Within days, Britain will announce that it is now heading into an immediate and unstoppable crisis. As warned so many times by experts in their field – the consequences will last for years, probably decades.
Only last week, a neutral government department, the Office for Budget Responsibility announced their forecast in the event of no-deal. A significant recession.
The most optimistic guess envisions a fall in Britain’s GDP of 2 per cent, the most gloomy surpassing even that of the bank-led ‘Great Recession’ of the last decade at 9 per cent. The OECD is predicting 5.1 per cent economic contraction.
According to the London School of Economics – there is a consensus, even including proponents of ‘Leave’, that there would be a short-term negative shock to the EU economy from Brexit. What the Leavers didn’t say was that any savings from direct contributions to the EU budget would be erased if Brexit results in a GDP loss of as little as one percentage point and the public finances would be worse if the loss were greater, despite no longer paying into the EU. This is the opinion of the LSE and the Treasury as put to a government-led commission hearing.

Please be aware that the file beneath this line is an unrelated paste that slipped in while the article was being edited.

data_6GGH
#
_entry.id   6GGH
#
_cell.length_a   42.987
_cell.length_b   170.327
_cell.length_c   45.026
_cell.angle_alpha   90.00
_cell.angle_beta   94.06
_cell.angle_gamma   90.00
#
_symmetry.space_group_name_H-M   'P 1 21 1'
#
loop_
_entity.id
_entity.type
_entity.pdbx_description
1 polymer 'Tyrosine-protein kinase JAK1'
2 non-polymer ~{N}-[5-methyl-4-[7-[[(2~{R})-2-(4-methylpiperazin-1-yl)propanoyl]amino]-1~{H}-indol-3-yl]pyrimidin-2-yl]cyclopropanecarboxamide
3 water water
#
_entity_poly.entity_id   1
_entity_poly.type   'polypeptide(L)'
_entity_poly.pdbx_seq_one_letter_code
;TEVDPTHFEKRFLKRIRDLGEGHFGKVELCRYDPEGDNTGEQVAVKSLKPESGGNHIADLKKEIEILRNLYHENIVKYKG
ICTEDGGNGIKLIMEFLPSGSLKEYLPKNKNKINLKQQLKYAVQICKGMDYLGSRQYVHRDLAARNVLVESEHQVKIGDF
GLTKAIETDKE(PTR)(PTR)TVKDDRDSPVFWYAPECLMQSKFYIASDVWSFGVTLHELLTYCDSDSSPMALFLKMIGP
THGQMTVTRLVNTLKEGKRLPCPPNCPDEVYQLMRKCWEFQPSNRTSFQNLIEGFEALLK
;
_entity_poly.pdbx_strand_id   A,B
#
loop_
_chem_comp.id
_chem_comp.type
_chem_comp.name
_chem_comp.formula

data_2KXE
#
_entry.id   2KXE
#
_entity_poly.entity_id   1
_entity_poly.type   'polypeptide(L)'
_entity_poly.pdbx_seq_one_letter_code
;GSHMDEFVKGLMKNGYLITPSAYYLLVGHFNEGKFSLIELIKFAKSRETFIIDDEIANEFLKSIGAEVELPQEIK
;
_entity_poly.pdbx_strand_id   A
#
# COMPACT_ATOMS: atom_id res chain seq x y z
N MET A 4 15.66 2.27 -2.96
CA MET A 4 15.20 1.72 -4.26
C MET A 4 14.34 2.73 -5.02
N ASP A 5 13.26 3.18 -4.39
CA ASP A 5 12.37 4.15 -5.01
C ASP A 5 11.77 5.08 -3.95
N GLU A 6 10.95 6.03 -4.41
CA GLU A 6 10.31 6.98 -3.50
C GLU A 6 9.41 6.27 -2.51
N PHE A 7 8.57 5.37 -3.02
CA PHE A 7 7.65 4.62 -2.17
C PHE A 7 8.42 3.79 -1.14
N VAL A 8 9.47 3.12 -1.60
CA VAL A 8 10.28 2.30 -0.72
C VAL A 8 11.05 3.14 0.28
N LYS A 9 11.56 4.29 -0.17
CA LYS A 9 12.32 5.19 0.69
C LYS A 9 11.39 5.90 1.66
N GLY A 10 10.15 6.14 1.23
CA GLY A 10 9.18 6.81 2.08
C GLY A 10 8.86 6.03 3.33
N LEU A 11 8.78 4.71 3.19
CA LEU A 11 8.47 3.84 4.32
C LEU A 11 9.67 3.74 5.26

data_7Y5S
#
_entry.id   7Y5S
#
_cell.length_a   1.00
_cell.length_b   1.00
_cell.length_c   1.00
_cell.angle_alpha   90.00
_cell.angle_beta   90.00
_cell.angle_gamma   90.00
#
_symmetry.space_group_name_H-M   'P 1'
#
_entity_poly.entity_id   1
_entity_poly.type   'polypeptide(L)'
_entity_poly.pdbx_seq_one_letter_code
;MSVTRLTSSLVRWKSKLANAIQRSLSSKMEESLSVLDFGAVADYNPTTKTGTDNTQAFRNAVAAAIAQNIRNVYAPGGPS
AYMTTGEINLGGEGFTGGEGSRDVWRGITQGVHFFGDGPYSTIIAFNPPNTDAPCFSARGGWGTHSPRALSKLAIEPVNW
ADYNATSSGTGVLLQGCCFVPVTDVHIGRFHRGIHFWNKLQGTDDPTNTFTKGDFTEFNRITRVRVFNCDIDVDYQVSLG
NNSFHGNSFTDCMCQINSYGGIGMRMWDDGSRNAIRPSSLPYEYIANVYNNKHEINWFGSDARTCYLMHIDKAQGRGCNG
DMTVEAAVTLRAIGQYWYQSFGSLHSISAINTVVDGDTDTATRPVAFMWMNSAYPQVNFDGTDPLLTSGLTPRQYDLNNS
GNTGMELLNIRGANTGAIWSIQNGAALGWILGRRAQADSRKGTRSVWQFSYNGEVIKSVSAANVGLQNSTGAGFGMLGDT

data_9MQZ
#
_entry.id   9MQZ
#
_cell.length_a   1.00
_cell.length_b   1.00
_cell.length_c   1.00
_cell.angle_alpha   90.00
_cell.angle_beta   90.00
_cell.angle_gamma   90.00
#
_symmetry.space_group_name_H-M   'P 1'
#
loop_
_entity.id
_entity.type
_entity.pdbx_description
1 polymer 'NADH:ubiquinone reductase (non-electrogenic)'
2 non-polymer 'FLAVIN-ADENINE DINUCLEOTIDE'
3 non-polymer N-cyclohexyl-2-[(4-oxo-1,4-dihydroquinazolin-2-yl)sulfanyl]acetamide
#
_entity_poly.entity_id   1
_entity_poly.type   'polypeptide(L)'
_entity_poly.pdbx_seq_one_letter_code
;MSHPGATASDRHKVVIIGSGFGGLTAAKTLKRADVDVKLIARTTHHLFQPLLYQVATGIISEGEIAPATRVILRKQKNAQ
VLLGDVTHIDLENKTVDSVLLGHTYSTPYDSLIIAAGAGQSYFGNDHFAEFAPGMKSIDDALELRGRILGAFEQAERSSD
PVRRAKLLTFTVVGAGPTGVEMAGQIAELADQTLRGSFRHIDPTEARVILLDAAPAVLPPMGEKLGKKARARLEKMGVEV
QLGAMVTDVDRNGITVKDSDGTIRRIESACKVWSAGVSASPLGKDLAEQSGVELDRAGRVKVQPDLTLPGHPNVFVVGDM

Let’s be centrist about this and pick the halfway point of the two at 5.5 per cent. The Great Depression lasted 2 years in 1930-1 at 5.1 per cent. Every decade since 1950 there has been a recession – not one year reached 5.5 per cent. Most collective years of recessions didn’t see that much damage. The single worst recession year on post-war record was 1974 that saw the economy shrink by 2.7 per cent. You have to go back to the worst recession ever – that of 1921 that saw the economy dive by 8.1 per cent.
The damage then was catastrophic. It saw deflation by 10 per cent in 1921 then 14 per cent in 1922. The three year period was just after the first world war where Britain saw well over 20 per cent of GDP wiped off the books. I’m not saying this will happen. I’m saying, the new Conservative government could be leading the country into economic territory we have been before and the sinew of every upstanding politician should be exerted to defend the people from that misery. With Brexit we simply don’t know what will happen – it’s a gamble. And the odds are nothing like 50:50 in our favour.